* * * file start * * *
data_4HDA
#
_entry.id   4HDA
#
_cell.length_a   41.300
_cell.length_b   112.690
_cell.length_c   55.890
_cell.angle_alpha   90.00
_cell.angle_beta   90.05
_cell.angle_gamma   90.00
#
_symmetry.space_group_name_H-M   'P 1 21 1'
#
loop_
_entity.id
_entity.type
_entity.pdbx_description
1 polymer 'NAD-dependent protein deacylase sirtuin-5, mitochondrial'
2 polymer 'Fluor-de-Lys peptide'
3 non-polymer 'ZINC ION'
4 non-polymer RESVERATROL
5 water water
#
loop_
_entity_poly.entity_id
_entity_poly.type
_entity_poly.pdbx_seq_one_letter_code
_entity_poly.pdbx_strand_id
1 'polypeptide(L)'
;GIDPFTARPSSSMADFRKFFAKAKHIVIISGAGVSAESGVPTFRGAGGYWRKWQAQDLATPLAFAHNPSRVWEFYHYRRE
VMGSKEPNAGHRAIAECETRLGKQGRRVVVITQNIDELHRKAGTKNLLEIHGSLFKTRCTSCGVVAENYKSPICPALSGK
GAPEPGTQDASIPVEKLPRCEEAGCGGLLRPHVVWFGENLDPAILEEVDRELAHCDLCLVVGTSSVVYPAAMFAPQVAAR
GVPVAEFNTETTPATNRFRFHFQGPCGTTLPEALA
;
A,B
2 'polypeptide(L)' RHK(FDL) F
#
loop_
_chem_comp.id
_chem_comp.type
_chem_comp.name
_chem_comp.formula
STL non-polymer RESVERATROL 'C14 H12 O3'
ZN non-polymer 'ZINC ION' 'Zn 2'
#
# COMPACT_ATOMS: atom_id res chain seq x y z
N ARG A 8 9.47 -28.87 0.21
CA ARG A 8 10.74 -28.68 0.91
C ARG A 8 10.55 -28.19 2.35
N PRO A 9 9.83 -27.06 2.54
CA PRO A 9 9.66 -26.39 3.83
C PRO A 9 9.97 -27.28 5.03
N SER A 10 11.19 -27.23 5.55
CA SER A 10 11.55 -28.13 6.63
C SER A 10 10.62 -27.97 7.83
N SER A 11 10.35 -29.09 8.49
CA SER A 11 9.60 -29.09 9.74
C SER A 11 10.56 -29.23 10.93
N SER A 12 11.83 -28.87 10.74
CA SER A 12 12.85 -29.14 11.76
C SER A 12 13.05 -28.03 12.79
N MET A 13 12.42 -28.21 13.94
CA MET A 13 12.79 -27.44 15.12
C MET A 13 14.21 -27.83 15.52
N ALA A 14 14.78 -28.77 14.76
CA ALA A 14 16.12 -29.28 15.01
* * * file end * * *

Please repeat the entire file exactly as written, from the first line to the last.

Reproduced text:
data_4HDA
#
_entry.id   4HDA
#
_cell.length_a   41.300
_cell.length_b   112.690
_cell.length_c   55.890
_cell.angle_alpha   90.00
_cell.angle_beta   90.05
_cell.angle_gamma   90.00
#
_symmetry.space_group_name_H-M   'P 1 21 1'
#
loop_
_entity.id
_entity.type
_entity.pdbx_description
1 polymer 'NAD-dependent protein deacylase sirtuin-5, mitochondrial'
2 polymer 'Fluor-de-Lys peptide'
3 non-polymer 'ZINC ION'
4 non-polymer RESVERATROL
5 water water
#
loop_
_entity_poly.entity_id
_entity_poly.type
_entity_poly.pdbx_seq_one_letter_code
_entity_poly.pdbx_strand_id
1 'polypeptide(L)'
;GIDPFTARPSSSMADFRKFFAKAKHIVIISGAGVSAESGVPTFRGAGGYWRKWQAQDLATPLAFAHNPSRVWEFYHYRRE
VMGSKEPNAGHRAIAECETRLGKQGRRVVVITQNIDELHRKAGTKNLLEIHGSLFKTRCTSCGVVAENYKSPICPALSGK
GAPEPGTQDASIPVEKLPRCEEAGCGGLLRPHVVWFGENLDPAILEEVDRELAHCDLCLVVGTSSVVYPAAMFAPQVAAR
GVPVAEFNTETTPATNRFRFHFQGPCGTTLPEALA
;
A,B
2 'polypeptide(L)' RHK(FDL) F
#
loop_
_chem_comp.id
_chem_comp.type
_chem_comp.name
_chem_comp.formula
STL non-polymer RESVERATROL 'C14 H12 O3'
ZN non-polymer 'ZINC ION' 'Zn 2'
#
# COMPACT_ATOMS: atom_id res chain seq x y z
N ARG A 8 9.47 -28.87 0.21
CA ARG A 8 10.74 -28.68 0.91
C ARG A 8 10.55 -28.19 2.35
N PRO A 9 9.83 -27.06 2.54
CA PRO A 9 9.66 -26.39 3.83
C PRO A 9 9.97 -27.28 5.03
N SER A 10 11.19 -27.23 5.55
CA SER A 10 11.55 -28.13 6.63
C SER A 10 10.62 -27.97 7.83
N SER A 11 10.35 -29.09 8.49
CA SER A 11 9.60 -29.09 9.74
C SER A 11 10.56 -29.23 10.93
N SER A 12 11.83 -28.87 10.74
CA SER A 12 12.85 -29.14 11.76
C SER A 12 13.05 -28.03 12.79
N MET A 13 12.42 -28.21 13.94
CA MET A 13 12.79 -27.44 15.12
C MET A 13 14.21 -27.83 15.52
N ALA A 14 14.78 -28.77 14.76
CA ALA A 14 16.12 -29.28 15.01